Only days after the tragic drowning death at a pond outside Lillington, some members of the community are trying to get the location closed.
Justice Clark, 18, died by drowning after swimming at a pond on Flyway Lane which is off Joe Collins Road west of Lillington. He was the second Harnett Central High School student to drown in the pond in the last five years. Several other people have also drowned at the location. The pond is a former quarry. It now sits behind a mobile home park in a rural area. The pond is largely surrounded by wooded areas.
Local residents have said there are extreme drop-offs, with areas as deep as 40 feet in depth.
The pond is labeled with signs outlawing fishing and swimming, which are apparently ignored by students. Both of the drownings in recent years have come near a rope swing.
A local nonprofit organization which specializes in helping families who have lost young children and teenagers is now getting involved. The Forever in Our Hearts Foundation also works to prevent accidents from happening to children and teenagers. All of those associated with the foundation have been directly affected by the tragic loss of a young person.
The group’s creative marketing director, Patricia Adams, said the accidents at the pond got her group’s attention. They will launch a petition drive at the Angier Bikefest this Saturday, June 6th to try and get the lake closed.
“We try to prevent accidents to children when we can and these deaths could have been prevented,” Ms. Adams said. “Something should have been done after the first drowning and then this wouldn’t have happened this week.”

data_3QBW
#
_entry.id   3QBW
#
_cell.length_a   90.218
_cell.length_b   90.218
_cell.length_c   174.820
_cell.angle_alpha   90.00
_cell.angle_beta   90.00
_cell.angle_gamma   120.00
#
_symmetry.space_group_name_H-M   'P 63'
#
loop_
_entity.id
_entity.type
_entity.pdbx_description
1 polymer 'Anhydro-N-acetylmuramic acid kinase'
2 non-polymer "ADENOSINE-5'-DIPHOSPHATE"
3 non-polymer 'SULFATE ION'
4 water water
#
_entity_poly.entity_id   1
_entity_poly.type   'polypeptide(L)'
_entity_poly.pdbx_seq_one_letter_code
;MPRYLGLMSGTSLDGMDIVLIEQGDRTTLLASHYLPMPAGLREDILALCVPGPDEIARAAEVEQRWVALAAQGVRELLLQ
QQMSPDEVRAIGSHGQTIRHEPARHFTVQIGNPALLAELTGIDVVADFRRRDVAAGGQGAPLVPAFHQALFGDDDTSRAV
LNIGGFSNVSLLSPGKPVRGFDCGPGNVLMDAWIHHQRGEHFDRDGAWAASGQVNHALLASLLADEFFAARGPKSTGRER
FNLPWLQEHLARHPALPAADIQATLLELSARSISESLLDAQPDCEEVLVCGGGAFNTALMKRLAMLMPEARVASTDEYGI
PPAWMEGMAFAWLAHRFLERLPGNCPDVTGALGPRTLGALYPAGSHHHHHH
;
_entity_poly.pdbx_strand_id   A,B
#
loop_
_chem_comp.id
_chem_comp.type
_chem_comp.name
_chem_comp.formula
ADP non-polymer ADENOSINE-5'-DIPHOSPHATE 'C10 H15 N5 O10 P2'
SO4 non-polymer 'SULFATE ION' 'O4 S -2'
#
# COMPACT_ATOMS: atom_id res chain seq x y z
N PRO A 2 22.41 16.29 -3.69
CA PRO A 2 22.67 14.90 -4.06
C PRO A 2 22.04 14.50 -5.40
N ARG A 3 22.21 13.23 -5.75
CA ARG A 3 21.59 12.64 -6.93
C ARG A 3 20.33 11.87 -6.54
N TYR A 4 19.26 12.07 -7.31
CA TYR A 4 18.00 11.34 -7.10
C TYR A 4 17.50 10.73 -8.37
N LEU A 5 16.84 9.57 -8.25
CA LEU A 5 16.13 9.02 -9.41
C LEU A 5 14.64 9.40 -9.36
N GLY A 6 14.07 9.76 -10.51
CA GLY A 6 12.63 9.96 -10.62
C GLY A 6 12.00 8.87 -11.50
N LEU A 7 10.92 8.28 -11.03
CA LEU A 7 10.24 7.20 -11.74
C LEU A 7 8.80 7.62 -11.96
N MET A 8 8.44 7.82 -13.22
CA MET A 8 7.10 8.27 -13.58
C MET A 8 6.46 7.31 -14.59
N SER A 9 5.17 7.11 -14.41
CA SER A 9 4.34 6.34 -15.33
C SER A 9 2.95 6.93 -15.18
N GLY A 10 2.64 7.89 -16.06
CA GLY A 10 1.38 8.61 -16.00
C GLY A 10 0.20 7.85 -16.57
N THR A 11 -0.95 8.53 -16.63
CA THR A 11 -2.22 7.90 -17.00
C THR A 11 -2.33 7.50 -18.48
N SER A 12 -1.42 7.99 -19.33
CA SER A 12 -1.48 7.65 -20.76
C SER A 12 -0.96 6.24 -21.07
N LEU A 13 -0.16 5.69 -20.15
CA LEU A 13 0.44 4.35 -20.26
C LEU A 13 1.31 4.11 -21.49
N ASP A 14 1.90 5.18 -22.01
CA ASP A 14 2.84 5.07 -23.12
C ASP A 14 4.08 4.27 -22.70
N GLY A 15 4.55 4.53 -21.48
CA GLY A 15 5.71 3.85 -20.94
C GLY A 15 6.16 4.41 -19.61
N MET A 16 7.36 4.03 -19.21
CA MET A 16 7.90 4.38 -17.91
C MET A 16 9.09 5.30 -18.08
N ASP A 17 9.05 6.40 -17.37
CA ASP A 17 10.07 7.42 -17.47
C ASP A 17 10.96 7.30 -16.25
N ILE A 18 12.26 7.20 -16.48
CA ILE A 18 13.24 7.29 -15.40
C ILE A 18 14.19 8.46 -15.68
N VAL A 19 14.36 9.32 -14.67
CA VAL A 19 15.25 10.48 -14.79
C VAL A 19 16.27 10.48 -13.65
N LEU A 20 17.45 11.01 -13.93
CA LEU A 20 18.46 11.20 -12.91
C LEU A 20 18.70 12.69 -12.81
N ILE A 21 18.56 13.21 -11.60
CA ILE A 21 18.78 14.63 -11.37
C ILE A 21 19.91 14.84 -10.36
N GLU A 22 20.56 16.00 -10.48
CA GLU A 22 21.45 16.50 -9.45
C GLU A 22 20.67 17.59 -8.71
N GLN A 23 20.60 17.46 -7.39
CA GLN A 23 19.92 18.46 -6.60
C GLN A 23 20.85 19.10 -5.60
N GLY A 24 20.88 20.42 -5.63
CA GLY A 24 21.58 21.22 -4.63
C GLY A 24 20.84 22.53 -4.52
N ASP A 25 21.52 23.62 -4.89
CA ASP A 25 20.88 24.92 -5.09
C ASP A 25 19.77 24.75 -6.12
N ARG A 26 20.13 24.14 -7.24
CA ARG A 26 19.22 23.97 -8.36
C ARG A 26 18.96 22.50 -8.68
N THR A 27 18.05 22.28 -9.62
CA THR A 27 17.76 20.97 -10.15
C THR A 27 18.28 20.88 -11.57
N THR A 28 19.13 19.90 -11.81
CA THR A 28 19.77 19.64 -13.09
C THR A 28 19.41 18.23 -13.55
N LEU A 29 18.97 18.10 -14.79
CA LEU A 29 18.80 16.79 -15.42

According to Harnett County GIS land records, the lake is owned by Joshua and Rebecca Quinn. Records indicate they live on Main Street in Benson.
Donald O’Quinn owns land near the pond. He said after the drowning five years ago, which took the life of Drew Watkins, he was contacted by attorneys.
“They said they were going to sue me, but I don’t own the lake so nothing came of it,” Mr. O’Quinn said.
Mr. O’Quinn said there are often swimmers in the area. He said there have been several other near tragedies at the site in the time he has owned the land. Harnett County Schools Director of Public Relations Patricia Harmon Lewis said there is not much the school system can do to stop school-age children from going to the pond. “The signs say no swimming, I don’t know what else could be done,” she said.
Students and staff members at both Harnett Central High and Harnett Central Middle School are continuing to recover from the shock of the accident, Justice’s mother is a middle school teacher at the middle school. Students there wore black Tuesday in honor of the victim.
Justice was a well-known athlete at Harnett Central and would have walked across the graduation stage with his fellow seniors next weekend. He was planning to attend East Carolina University.
Many of Justice’s teammates from the Harnett Central football team and others from the school gathered for a prayer vigil last week near the large Kipling Cross, located on U.S. 401 between Lillington and Fuquay-Varina. Many in the group wore red in their teammate, friend and classmate’s honor.